Share:

Study finds toxic BPA in majority of food can linings

Health Canada says BPA from food packaging is not a health risk

A new study suggests the majority of food cans stocked in major Canadian retail stores contain bisphenol A, or BPA, a chemical linked to health concerns.

Six non-profit groups from Canada and the United States tested 192 cans of food and found 67 per cent had BPA in the epoxy resin of the can lining.

Environmental Defence says that among cans purchased in Canada, 18 of 21 — or 86% — contained BPA, a chemical that can mimic the hormone estrogen.

Health Canada says BPA from food packaging is not a health risk to people, including newborns and children.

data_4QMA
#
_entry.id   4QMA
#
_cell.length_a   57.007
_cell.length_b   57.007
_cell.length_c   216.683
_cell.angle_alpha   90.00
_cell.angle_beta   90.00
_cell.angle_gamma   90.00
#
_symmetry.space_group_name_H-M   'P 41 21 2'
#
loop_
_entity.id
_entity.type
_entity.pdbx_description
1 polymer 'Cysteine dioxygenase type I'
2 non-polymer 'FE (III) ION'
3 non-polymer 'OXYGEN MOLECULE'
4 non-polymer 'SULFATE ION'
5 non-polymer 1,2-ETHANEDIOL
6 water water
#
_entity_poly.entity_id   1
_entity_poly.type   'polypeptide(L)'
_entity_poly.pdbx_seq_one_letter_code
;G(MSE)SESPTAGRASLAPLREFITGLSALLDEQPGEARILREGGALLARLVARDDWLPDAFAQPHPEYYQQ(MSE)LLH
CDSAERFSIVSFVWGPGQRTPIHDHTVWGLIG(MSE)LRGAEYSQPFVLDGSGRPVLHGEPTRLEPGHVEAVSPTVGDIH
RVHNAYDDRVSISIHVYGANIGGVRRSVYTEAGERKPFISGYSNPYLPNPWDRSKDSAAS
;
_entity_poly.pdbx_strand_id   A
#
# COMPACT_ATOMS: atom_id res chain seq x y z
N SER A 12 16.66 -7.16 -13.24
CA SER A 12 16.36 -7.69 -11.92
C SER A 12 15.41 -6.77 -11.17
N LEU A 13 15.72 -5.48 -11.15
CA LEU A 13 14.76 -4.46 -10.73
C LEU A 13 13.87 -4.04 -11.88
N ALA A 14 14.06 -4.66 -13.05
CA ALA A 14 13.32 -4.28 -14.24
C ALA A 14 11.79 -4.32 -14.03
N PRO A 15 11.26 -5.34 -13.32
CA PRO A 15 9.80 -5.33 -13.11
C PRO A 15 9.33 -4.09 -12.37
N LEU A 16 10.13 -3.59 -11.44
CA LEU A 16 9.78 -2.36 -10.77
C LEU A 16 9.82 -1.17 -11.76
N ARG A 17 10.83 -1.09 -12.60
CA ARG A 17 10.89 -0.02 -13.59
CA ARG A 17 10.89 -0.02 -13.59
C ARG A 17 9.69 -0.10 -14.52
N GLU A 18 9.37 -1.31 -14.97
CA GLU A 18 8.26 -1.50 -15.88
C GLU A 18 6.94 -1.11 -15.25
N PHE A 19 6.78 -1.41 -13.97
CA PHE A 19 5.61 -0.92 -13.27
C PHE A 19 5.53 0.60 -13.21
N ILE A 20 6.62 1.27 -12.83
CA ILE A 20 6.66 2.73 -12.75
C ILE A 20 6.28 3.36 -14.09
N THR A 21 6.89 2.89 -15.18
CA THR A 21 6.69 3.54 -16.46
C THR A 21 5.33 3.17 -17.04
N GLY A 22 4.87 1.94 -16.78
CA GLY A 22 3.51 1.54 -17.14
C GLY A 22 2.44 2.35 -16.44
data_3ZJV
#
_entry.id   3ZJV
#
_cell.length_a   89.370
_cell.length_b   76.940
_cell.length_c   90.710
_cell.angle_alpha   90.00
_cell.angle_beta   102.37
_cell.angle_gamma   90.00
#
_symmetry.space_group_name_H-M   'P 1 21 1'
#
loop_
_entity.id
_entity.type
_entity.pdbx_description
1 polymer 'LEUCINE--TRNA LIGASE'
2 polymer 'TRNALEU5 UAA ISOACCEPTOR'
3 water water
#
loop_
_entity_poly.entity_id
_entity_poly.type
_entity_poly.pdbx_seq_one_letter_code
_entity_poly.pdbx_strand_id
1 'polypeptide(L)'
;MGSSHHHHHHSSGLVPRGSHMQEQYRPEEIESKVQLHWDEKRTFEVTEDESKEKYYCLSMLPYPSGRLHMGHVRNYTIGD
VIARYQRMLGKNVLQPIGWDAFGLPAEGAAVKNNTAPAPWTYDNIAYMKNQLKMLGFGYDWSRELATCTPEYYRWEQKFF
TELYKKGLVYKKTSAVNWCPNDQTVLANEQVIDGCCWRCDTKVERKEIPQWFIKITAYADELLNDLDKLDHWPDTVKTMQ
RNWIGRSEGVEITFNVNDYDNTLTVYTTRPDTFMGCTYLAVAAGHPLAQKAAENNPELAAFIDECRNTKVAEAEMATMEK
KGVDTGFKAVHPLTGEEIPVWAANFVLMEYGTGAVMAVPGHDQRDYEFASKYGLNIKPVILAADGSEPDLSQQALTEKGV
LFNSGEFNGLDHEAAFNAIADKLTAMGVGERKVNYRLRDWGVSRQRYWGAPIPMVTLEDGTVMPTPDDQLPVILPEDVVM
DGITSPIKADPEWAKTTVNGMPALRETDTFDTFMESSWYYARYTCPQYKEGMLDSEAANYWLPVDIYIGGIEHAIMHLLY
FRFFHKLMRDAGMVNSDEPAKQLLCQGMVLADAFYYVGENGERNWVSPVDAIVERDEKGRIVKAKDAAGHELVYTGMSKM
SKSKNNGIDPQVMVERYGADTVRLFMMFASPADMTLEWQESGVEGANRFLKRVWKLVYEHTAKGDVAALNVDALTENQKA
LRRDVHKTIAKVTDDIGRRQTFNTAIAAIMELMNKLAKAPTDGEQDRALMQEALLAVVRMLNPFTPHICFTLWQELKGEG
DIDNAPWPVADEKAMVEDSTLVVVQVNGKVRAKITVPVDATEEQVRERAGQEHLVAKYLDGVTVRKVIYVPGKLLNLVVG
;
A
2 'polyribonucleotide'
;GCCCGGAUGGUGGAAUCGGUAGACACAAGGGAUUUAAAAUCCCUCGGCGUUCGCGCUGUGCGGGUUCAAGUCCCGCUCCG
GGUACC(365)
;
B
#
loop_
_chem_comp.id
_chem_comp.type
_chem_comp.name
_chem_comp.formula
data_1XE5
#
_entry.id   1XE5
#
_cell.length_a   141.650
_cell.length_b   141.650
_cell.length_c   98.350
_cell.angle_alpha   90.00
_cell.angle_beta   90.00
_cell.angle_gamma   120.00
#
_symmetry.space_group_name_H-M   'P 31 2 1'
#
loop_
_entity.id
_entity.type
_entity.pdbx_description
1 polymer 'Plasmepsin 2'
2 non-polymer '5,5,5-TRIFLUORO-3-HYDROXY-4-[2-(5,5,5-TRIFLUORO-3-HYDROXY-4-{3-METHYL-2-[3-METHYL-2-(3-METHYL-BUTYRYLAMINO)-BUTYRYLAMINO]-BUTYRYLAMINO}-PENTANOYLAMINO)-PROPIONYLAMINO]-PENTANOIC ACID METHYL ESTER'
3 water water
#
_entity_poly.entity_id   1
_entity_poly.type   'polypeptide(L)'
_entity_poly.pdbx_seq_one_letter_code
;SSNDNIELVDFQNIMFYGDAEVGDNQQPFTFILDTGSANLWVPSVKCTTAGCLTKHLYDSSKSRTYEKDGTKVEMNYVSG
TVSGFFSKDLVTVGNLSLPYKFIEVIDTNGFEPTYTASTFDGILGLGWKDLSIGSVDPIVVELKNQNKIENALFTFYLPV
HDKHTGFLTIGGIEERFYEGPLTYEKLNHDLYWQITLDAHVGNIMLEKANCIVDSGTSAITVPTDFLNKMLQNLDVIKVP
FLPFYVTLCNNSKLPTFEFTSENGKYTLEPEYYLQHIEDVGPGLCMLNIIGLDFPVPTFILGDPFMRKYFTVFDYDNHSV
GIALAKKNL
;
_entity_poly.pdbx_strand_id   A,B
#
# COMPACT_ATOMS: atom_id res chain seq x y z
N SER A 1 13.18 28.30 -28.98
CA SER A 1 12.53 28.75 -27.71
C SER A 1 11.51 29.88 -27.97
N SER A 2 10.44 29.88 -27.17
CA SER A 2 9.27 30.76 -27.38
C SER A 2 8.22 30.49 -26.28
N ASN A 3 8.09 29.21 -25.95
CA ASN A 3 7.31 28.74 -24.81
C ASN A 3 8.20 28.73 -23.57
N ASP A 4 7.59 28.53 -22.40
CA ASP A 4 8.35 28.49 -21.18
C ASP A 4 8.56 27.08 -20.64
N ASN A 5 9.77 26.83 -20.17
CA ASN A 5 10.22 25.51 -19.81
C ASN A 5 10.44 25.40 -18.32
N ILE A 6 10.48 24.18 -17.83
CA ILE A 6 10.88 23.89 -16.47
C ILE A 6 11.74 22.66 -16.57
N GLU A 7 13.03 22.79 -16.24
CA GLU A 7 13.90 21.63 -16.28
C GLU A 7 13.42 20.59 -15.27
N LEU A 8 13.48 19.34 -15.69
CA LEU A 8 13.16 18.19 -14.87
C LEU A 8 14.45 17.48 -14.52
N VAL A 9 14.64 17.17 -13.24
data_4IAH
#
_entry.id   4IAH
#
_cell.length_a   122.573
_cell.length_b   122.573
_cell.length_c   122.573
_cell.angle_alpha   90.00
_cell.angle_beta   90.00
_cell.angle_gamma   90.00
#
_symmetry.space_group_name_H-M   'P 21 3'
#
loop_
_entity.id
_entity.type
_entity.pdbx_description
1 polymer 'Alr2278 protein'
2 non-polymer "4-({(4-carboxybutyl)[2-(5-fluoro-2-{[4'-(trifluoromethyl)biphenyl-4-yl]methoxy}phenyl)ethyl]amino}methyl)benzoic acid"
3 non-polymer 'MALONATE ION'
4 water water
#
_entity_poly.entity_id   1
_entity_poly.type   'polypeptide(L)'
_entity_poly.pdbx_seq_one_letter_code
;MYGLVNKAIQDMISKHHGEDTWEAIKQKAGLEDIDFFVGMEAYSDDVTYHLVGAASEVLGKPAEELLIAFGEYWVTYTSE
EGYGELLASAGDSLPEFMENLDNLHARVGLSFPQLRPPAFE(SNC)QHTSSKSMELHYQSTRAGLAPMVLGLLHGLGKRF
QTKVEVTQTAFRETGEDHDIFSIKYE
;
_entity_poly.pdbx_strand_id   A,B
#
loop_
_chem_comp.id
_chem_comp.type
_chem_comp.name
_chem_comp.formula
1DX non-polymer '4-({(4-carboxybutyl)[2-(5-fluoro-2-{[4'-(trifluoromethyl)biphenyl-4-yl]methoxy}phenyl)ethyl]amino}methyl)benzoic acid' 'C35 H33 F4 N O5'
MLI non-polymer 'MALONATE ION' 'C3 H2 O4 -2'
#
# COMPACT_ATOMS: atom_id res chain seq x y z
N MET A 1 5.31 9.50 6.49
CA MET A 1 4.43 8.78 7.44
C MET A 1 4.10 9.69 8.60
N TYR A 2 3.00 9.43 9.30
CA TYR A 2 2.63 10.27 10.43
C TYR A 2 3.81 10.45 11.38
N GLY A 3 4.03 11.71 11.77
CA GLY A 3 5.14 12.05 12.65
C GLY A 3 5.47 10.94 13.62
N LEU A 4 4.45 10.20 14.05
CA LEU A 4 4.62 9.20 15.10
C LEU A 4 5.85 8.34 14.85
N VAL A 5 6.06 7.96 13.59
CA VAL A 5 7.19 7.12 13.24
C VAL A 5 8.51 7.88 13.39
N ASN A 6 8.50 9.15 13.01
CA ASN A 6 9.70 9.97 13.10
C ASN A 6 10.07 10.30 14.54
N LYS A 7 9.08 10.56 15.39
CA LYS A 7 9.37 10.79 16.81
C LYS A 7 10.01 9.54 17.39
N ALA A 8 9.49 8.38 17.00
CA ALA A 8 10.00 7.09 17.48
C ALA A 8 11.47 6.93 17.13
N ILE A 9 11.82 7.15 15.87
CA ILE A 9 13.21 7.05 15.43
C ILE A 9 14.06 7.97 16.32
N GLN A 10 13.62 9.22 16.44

However, concerns about the chemical’s effects on developing children spurred the government to ban BPA in plastic baby bottles in 2008 and the chemical was listed as a toxic substance in 2010.

Campbell Soup Co. announced this week that it has begun removing BPA resins from some of its cans and that the company’s full line of products will be BPA-free by the middle of next year.

Share: